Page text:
As it happens, however, the liveliest sector of the current social history of the Enlightenment is concerned not with social rank but with gender. What was the role of women in the Enlightenment? The leading part taken by women in organizing and hosting salons, as well as the rising rate of female literacy, points to one kind of answer—that the Enlightenment indeed marked a watershed in the history of female participation at the highest reaches of European intellectual life (Goodman, 1994). At the same time, the absence of feminine names from the canon of the major writers of the epoch also suggests some of the limits of this emancipation. Early feminist ideas were in circulation in Europe from the late-seventeenth century onward: the works of Mary Astell (1666–1731) are a major reference point today. But Astell, a deeply devoted Anglican, was far from an Enlightenment thinker. On the whole, the actual record of eighteenth-century thought on women and gender suggests a kind of confused collision between competing values: the egalitarianism of Enlightenment social sensibilities was counterbalanced by a robust naturalism emphasizing the biological differences between the sexes. Not a few of the most famous writers of the era—Rousseau is the most notorious—adopted positions that can only be described as antifeminist. It very striking that the first great classic of feminist philosophy, Mary Wollstonecraft's Vindication of the Rights of Woman (1792), was written by an English radical who, while she identified very closely with the French Enlightenment and admired Rousseau, owed the publication of her work to a very different political context—that of the French Revolution.
REFORM AND REVOLUTION
This brings us in fact to an initial question about the place of the Enlightenment in the wider currents of European history. Its maturity as an intellectual movement coincided with the start of a cycle of political revolutions that ended, after a half-century of social convulsion and warfare, with the destruction of the Old Regime of early modern Europe. What was the relation between the Enlightenment and what the American historian R. R. Palmer called "the age of the democratic revolution"? For conservative critics of the French Revolution such as Edmund Burke or Joseph de Maistre, the answer was simple and dramatic: the Enlightenment caused the Revolution—Voltaire and Rousseau sketched a scenario for political transformation that was then willfully enacted by the Abbé Siéyès and Maximilien Robespierre. The idea is easy to dismiss in its hyperbolic or conspiratorial forms. But how in fact should we conceive of the relation between the intellectual movement of the Enlightenment and the political revolutions that overthrew the Old Regime?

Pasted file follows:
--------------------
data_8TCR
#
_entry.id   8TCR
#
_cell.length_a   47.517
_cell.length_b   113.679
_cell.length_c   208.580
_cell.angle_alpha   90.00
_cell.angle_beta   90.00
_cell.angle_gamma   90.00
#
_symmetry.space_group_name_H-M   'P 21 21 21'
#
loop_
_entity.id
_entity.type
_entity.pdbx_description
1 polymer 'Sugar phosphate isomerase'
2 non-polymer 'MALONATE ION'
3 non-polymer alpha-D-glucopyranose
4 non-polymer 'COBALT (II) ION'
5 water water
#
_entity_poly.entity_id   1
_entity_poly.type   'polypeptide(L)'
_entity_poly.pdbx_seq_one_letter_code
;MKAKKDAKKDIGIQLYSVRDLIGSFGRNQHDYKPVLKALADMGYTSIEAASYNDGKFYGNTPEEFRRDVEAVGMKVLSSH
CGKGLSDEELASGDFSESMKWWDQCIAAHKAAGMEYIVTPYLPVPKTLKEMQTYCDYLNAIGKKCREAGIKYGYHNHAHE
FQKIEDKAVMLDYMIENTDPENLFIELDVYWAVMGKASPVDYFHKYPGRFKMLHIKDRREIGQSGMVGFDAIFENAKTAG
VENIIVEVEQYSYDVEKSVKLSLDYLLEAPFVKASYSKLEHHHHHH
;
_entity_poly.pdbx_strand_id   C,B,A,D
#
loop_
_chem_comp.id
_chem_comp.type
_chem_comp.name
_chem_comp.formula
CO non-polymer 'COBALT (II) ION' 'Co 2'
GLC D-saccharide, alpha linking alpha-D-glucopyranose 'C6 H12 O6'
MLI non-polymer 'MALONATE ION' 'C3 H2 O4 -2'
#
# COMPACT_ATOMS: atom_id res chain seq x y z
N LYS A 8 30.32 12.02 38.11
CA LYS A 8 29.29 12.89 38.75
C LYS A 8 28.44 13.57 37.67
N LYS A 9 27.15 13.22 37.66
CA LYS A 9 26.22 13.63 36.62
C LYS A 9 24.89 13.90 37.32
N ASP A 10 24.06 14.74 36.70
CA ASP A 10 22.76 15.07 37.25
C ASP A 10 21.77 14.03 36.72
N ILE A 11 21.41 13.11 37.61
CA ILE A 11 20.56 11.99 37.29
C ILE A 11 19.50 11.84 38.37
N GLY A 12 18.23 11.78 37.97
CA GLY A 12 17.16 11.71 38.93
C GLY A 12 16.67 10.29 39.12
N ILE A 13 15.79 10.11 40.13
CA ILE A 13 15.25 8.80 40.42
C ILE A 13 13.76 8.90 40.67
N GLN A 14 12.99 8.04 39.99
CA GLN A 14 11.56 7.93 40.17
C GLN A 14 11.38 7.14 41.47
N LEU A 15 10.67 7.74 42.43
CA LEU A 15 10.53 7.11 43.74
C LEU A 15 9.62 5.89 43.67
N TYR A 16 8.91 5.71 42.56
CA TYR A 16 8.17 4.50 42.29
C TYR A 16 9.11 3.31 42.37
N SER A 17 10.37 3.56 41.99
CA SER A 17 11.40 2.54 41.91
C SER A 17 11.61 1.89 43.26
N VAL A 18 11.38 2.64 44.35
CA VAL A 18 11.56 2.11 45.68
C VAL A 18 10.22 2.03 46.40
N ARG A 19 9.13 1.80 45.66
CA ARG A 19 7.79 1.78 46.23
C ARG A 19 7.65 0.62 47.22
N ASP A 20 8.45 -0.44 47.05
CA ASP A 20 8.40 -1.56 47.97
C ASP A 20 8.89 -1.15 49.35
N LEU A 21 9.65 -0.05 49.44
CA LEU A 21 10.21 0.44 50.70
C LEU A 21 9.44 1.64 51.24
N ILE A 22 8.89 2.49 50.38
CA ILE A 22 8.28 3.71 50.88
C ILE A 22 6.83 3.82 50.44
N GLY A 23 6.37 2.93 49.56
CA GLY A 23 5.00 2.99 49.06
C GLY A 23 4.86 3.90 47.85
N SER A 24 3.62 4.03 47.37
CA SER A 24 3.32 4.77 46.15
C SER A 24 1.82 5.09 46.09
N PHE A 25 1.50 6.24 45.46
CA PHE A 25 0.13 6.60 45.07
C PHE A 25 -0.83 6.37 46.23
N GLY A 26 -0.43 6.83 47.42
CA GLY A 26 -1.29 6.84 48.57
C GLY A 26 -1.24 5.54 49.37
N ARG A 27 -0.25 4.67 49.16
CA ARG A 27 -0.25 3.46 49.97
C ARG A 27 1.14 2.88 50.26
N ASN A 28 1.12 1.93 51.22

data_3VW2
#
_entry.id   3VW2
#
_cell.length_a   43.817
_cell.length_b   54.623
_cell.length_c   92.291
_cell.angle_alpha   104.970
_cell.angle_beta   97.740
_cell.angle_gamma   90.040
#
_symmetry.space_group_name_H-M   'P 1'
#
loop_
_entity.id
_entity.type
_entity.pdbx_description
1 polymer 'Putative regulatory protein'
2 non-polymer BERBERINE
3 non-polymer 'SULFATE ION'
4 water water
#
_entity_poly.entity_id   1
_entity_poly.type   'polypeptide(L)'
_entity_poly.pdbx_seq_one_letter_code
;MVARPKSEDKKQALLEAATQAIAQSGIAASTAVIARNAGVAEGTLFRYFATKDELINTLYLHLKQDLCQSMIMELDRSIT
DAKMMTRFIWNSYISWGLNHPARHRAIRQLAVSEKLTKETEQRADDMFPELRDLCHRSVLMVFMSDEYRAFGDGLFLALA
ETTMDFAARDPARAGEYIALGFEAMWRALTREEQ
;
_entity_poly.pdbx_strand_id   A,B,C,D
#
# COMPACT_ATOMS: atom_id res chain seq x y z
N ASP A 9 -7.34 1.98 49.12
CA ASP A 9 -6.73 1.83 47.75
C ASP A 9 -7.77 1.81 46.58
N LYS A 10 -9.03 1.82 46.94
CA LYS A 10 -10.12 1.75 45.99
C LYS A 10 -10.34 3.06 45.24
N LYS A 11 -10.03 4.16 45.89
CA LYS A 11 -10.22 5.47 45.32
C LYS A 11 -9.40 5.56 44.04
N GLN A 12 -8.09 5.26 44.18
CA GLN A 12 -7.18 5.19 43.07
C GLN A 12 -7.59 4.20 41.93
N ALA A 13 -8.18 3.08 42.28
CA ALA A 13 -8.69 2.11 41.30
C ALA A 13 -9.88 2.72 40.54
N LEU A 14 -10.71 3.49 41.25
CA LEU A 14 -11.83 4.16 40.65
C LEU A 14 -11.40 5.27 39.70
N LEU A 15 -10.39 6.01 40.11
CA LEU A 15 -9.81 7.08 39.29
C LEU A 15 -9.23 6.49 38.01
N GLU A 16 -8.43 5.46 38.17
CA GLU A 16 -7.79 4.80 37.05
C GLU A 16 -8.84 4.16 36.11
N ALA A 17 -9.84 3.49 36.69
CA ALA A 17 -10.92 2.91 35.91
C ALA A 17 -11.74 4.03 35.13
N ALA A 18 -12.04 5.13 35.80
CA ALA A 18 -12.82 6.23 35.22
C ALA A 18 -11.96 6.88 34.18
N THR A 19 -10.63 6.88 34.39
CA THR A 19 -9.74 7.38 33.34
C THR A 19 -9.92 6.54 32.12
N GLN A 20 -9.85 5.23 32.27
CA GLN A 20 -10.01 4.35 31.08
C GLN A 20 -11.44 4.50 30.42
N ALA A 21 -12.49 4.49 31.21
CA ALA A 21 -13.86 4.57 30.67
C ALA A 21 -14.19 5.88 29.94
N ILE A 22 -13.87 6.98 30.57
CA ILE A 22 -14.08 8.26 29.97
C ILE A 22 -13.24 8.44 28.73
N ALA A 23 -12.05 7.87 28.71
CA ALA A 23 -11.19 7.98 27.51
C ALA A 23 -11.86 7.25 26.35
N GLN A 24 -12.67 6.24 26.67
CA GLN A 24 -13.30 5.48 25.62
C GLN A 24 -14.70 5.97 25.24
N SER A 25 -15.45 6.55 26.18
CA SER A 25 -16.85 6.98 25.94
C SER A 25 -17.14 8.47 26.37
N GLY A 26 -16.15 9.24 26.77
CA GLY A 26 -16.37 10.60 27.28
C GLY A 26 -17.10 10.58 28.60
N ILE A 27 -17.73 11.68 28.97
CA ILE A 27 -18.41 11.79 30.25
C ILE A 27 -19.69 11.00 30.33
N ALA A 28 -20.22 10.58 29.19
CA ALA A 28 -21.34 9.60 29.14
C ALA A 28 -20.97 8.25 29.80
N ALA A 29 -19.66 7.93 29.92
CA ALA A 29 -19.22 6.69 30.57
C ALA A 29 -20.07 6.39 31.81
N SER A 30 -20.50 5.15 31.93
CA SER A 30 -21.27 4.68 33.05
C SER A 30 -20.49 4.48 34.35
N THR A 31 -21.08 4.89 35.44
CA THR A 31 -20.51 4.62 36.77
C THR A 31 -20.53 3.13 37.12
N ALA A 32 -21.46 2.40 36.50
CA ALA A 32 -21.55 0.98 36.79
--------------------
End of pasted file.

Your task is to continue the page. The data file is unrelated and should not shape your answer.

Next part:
Many scholars have stressed the practical thrust of the Enlightenment critique of political, social, and religious institutions, which certainly appeared to express a desire not merely to analyze but to change the world. At the same time, it also seems clear that the basic orientation of this criticism was reformist and not revolutionary. No major Enlightenment thinker ever advocated "revolution," in the sense of a conscious change of political regime, even by peaceful means—the memory of the last serious example of such a project, the failed Commonwealth that issued out of the English Civil War, was a potent warning against such presumption. On the whole, the practical political energies of the Enlightenment were devoted to a far more modest set of ends, the securing of a set of basic civil liberties—freedom of religion, self-expression, trade—nor did many thinkers contemplate the extension of these liberties beyond an elite minority of white male property owners. It is perfectly appropriate that the most celebrated examples of Enlightenment activism should be the one-man campaigns mounted by Voltaire to "crush the infamy," as his motto put it, of anachronistic religious persecution. Of course, Voltaire was not the only Enlightenment thinker to become more directly involved with affairs of state, on occasion. But the oxymoron of "enlightened despotism" suggests the limits of such episodes. In eastern Europe, this was largely a matter of rendering the rule of divine-right absolutism more rational and efficient. In the West, experiments in the practical application of Enlightenment ideas—for example, efforts to deregulate the grain trade in France, inspired by Physiocracy—tended to be short-lived fiascoes.